Coming into the 2022 season, the Oklahoma Sooners were picked by Big 12 media to finish second in the conference this season, behind the Baylor Bears, despite one of the most dramatic roster and coaching staff turnovers the program had seen in over two decades.
However, five games into the year Oklahoma sits at 3-2, as does Baylor, and the folks in and around Norman are getting restless. Losing two games in a season, let alone in the first five weeks, isn’t “the standard” at Oklahoma.
It also isn’t the standard for a head coach to up and leave the Sooners for another job. Yet, that is the current state of affairs at Oklahoma and already there are those that are ready to turn the page on the Brent Venables chapter at OU. I’m here to tell you: don’t be that guy.
At 3-2, Some Oklahoma Fans are Ready to Burn Things to the Ground
The Oklahoma Sooners are not having the season that we have grown accustomed to seeing, having lost back-to-back games for just the second time since 1999. The most recent loss, a 55-24 drudging at the hands of TCU, was as bad a conference loss as Oklahoma has suffered in the last 20 years. The Sooners are certainly not what they appeared to be after three weeks of play, and that has sent some in the fan base to a pulpit or a soapbox, rambling on about changes needing to be made. I’ve seen it all.
“Brent Venables ain’t the right guy for this job.”
“Jeff Lebby needs to go.”
“This is why we got rid of Venables the first time.”
There is slander coming from all corners of the Oklahoma fan base, and that’s just after two losses. What will those same people say if the Sooners go into the Cotton Bowl and get dragged by Texas? Now, its usually the loudest and most obnoxious fans that head to Twitter or Facebook to complain about a coach, and it certainly isn’t all of them. There is probably a majority of OU fans that understand that there is a process ahead of the new coaching staff and that these sorts of things take time. However, those people are likely the ones that don’t put their feelings out on message boards and social media for the world to see.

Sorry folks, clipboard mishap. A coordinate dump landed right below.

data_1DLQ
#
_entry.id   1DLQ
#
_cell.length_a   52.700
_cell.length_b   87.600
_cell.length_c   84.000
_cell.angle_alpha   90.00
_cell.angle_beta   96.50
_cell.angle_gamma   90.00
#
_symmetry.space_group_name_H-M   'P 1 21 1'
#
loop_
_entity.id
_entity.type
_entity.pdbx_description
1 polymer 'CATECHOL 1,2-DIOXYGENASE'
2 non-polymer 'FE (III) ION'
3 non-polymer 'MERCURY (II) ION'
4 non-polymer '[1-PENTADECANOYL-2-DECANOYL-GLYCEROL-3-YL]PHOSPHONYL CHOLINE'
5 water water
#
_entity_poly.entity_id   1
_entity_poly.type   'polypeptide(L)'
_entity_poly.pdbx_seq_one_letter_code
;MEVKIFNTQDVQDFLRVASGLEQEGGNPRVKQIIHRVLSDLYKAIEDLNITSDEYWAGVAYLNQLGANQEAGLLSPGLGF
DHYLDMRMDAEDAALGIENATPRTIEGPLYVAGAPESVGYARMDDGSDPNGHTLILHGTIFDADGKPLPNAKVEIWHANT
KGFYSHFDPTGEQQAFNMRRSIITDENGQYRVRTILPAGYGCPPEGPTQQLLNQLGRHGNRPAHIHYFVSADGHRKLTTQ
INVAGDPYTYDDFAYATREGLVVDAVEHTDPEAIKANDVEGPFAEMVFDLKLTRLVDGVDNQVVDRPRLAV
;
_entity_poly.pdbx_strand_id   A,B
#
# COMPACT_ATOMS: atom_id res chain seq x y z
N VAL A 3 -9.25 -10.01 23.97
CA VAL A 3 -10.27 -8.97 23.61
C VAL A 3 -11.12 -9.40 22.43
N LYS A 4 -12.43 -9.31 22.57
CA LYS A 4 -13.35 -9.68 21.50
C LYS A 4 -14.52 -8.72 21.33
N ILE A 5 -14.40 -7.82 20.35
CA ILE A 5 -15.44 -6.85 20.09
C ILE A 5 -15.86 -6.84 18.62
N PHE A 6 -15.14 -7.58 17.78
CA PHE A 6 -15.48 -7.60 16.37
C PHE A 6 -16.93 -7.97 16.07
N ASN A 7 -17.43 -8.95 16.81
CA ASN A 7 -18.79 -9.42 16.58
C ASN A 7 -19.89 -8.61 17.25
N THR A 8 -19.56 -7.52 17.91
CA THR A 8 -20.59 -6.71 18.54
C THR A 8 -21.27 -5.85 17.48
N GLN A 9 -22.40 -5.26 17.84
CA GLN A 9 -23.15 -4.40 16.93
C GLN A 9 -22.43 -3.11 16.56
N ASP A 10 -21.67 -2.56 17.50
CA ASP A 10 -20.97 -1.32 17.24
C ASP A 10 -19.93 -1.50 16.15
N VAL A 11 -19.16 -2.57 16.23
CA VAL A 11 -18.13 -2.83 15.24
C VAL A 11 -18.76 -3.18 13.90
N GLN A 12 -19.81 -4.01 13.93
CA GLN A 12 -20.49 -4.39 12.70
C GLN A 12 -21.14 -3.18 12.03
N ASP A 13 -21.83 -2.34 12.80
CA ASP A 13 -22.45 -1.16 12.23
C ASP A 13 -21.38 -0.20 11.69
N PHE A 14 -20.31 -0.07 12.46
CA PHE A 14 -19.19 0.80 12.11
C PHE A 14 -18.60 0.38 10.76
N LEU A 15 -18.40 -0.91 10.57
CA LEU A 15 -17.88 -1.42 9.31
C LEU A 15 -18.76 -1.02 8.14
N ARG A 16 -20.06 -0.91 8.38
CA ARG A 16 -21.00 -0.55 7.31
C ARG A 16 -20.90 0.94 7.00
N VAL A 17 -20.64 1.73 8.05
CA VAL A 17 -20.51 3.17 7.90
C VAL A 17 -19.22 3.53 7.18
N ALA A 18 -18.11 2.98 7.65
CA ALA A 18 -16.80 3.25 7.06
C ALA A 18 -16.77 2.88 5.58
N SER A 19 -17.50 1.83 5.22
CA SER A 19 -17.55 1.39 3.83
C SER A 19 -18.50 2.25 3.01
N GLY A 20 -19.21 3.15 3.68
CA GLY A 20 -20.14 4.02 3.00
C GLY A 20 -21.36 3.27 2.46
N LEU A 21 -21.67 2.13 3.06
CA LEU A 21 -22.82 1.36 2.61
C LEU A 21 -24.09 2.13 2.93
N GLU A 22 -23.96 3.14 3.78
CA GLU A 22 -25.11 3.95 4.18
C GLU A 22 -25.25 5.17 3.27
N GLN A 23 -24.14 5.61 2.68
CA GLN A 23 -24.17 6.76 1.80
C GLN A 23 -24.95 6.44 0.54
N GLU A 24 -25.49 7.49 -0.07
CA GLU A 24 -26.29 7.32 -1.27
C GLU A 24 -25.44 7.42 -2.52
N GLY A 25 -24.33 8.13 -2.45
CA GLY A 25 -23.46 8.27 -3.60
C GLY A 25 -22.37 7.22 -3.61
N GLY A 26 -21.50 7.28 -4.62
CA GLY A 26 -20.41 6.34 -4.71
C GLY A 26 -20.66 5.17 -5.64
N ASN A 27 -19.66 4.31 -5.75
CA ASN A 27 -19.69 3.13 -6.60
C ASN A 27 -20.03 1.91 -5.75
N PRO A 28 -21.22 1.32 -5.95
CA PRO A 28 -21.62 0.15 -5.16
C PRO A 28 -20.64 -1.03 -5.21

Fixing a Culture Isn’t as Easy as It Sounds
When Brent Venables took over the Oklahoma program in December 2021, Oklahoma was fresh off a disappointing year in which a team that was expected to be a national title contender fell flat on its face and didn’t even manage to make it to the Big 12 Championship game.
Lincoln Riley left like a thief in the night last November, and with him went three blue-chip recruits from Oklahoma’s previous recruiting class. The Sooners lost several commitments for the 2022 and 2023 classes, and 11 players from an 11-2 roster ended up in the NFL. But those were only the issues that the national media were drumming away at. Inside the OU locker room, well before Riley left, rot and deterioration had set in. Complacency. Entitlement. Lack of Discipline. You name it, and Oklahoma was dealing with it behind closed doors. The roster talent alone got them to double-digit wins that year, but when that left the program, the studs that Venables inherited were starting to give way. There were still plenty of good pieces on the team, but they hadn’t been held accountable until Brent Venables walked into the meeting room.
Changing a culture is not easy. It’s a painful, tumultuous, and lengthy process and it can be argued that establishing that in year one of coaching change is as important as winning games. That is why Oklahoma fans need to dig deep and find a way to give Brent Venables the grace and support he and his team need to build the program up again to its previous standard. The hard part about it is, things will likely get worse before they get better. There is a good chance that Oklahoma drops its third game in a row this weekend against Texas. If that happens, the storm over Norman might reach levels that we haven’t seen since before Bob Stoops. Just remember, Brent Venables is the best option that Oklahoma had, and I 100% believe that he is the right man for the job. He deeply cares about the program, has been around successful coaches for three decades, and has learned under three of the best head coaches in college football history. He will figure things out, and Oklahoma will find its way back to the top. Just hang on for the ride and be a supportive fan, in good times and bad.